Neuronal injury in simian immunodeficiency virus and other animal models of neuroAIDS

Leslie Crews, Margaret R. Lentz, R. Gilberto González, Howard S. Fox, Eliezer Masliah

Research output: Contribution to journalReview article

18 Scopus citations

Abstract

The success of antiretroviral therapy has reduced the incidence of severe neurological complication resulting from human immunodeficiency virus (HIV) infection. However, increased patient survival has been associated with an increased prevalence of protracted forms of HIV encephalitis leading to moderate cognitive impairment. NeuroAIDS remains a great challenge to patients, their families, and our society. Thus development of preclinical models that will be suitable for testing promising new compounds with neurotrophic and neuroprotective capabilities is of critical importance. The simian immunodeficiency virus (SIV)-infected macaque is the premiere model to study HIV neuropathogenesis. This model was central to the seminal work of Dr. Opendra "Bill" Narayan. Similar to patients with HIV encephalitis, in the SIV model there is injury to the synaptodendritic structure of excitatory pyramidal neurons and inhibitory calbindin-immunoreactive interneurons. This article, which is part of a special issue of the Journal of NeuroVirology in honor of Dr. Bill Narayan, discusses the most important neurodegenerative features in preclinical models of neuroAIDS and their potential for treatment development.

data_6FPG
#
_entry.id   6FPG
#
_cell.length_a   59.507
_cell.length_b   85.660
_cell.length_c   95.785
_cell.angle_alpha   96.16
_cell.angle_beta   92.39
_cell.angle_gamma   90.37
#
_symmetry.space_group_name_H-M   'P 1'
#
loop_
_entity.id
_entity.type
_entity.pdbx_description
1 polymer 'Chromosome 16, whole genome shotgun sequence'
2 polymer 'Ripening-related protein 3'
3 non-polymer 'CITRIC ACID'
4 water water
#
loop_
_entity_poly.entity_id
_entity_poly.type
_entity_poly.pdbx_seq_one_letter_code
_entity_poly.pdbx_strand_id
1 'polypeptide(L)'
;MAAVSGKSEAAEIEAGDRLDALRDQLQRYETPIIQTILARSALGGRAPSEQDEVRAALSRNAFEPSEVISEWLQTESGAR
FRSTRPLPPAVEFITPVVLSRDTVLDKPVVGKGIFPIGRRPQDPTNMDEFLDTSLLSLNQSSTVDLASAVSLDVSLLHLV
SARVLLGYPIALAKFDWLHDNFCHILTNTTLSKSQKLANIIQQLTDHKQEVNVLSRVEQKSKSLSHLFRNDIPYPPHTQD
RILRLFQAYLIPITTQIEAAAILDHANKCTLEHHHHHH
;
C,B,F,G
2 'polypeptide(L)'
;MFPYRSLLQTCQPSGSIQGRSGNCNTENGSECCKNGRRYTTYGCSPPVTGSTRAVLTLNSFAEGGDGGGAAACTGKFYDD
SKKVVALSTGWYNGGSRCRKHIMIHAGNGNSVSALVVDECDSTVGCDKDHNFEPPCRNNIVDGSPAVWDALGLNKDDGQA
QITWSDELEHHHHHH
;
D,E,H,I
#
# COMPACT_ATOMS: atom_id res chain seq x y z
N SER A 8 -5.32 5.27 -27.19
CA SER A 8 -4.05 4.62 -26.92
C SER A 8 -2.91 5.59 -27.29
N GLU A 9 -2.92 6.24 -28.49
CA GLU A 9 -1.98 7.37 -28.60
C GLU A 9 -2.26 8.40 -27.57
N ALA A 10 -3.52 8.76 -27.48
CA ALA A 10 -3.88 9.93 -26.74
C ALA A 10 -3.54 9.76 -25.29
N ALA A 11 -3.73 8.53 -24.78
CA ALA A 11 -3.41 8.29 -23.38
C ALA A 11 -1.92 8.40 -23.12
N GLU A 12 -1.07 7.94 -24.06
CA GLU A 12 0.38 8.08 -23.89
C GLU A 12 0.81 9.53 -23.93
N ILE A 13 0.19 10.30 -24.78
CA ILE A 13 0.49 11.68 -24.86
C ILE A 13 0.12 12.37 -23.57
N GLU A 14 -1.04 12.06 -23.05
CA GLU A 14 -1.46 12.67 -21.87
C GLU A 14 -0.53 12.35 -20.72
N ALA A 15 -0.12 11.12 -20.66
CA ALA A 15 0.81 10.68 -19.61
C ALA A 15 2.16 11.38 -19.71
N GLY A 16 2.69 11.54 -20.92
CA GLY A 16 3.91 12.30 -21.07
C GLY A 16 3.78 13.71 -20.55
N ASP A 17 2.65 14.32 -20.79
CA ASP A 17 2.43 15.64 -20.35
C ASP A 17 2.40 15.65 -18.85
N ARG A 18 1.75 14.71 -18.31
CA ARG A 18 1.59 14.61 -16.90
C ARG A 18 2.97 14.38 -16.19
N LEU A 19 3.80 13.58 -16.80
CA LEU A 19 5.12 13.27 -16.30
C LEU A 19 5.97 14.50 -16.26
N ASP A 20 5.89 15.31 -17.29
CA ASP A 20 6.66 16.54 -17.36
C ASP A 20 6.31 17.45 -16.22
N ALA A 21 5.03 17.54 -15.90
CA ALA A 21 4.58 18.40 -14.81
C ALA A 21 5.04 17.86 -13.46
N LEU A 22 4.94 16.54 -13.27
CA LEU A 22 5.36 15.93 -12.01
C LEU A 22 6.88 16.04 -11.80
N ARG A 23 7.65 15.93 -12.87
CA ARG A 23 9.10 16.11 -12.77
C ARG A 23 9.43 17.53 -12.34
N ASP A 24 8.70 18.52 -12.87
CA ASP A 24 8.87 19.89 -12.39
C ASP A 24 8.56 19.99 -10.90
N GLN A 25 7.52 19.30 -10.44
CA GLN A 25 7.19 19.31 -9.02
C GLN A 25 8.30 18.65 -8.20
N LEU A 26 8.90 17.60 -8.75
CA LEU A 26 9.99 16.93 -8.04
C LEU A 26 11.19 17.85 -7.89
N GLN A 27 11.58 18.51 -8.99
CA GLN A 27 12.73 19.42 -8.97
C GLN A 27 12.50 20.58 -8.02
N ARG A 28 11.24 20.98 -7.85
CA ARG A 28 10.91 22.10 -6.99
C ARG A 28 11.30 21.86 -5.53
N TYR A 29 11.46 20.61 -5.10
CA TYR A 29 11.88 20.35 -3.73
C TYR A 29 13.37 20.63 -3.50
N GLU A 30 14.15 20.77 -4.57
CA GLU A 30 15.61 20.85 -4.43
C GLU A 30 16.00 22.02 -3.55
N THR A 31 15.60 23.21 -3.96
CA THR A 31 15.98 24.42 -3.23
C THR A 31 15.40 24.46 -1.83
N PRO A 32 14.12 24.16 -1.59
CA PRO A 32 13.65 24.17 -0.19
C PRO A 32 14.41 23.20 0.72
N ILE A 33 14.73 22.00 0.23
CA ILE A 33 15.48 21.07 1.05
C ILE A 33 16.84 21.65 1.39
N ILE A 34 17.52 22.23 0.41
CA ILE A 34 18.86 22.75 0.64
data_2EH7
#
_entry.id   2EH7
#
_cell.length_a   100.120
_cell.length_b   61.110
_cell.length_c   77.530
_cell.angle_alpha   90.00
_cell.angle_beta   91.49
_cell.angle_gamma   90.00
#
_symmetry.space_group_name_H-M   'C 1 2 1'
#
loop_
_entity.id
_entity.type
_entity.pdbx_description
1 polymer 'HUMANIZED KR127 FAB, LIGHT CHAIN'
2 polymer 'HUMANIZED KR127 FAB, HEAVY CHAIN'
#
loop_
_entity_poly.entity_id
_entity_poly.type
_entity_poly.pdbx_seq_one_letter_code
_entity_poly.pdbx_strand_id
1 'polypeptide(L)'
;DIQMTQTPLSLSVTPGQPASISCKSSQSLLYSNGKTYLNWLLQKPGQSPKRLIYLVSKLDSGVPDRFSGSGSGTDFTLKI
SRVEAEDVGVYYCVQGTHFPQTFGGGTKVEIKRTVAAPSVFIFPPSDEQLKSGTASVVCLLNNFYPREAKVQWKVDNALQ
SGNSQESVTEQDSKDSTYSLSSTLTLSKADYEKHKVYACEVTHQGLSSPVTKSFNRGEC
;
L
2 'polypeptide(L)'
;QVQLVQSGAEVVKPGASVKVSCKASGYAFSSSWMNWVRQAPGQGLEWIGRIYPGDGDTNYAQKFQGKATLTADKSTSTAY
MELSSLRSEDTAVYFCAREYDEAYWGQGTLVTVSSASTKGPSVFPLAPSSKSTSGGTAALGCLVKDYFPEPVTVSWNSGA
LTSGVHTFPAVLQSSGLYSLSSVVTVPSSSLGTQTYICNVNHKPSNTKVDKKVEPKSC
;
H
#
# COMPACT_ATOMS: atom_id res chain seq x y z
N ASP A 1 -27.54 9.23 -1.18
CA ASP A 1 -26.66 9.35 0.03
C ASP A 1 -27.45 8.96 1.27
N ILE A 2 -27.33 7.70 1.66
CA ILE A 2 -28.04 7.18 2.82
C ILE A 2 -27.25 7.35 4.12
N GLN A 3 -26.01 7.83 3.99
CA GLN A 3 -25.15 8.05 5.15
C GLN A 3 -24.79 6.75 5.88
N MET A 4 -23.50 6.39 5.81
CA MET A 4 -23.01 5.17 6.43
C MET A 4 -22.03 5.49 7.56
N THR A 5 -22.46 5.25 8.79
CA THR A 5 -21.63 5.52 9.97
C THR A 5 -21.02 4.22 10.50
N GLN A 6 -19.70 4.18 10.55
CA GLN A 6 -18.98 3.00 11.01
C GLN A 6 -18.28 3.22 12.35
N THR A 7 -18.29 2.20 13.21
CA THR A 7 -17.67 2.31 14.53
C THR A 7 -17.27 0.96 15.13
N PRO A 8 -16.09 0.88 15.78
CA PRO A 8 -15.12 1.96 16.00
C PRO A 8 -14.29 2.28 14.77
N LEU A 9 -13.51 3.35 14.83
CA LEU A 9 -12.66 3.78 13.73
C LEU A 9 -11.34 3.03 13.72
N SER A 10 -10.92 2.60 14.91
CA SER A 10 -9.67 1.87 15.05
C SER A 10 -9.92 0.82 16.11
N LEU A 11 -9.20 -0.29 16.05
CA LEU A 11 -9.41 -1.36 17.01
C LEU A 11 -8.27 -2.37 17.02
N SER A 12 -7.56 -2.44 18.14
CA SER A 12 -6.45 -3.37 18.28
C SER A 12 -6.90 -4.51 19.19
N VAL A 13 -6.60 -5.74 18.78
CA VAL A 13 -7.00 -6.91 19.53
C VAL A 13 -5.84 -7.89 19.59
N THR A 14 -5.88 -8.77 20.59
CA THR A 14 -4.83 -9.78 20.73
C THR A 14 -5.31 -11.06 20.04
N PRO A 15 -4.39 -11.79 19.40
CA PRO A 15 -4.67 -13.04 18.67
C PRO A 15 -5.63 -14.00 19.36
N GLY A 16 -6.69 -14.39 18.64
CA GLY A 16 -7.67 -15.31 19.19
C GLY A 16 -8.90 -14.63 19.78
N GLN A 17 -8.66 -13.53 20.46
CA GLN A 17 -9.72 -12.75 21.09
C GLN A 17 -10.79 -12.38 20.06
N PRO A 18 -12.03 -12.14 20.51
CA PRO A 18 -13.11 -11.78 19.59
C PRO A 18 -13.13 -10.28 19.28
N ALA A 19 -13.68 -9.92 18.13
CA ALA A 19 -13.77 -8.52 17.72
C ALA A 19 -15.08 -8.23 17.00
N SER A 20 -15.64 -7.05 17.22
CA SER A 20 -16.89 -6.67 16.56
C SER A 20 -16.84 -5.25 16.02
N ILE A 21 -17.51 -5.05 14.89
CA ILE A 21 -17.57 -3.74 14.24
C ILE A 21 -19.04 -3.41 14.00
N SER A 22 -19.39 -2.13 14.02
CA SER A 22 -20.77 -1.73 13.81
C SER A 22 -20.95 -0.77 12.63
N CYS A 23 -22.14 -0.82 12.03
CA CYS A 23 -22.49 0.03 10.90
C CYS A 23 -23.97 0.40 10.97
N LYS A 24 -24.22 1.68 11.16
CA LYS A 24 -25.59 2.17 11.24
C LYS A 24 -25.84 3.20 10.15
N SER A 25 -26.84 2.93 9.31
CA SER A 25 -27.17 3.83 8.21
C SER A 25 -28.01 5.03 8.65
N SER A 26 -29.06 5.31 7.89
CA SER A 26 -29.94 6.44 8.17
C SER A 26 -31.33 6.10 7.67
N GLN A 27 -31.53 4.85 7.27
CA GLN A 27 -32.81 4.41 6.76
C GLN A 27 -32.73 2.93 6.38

Original languageEnglish (US)
Pages (from-to)327-339
Number of pages13
JournalJournal of neurovirology
Volume14
Issue number4
DOIs
StatePublished - 2008

Keywords

  • Encephalitis
  • HIV
  • Macaque
  • SIV
  • Transgenic
  • gp120

ASJC Scopus subject areas

  • Neurology
  • Clinical Neurology
  • Cellular and Molecular Neuroscience
  • Virology

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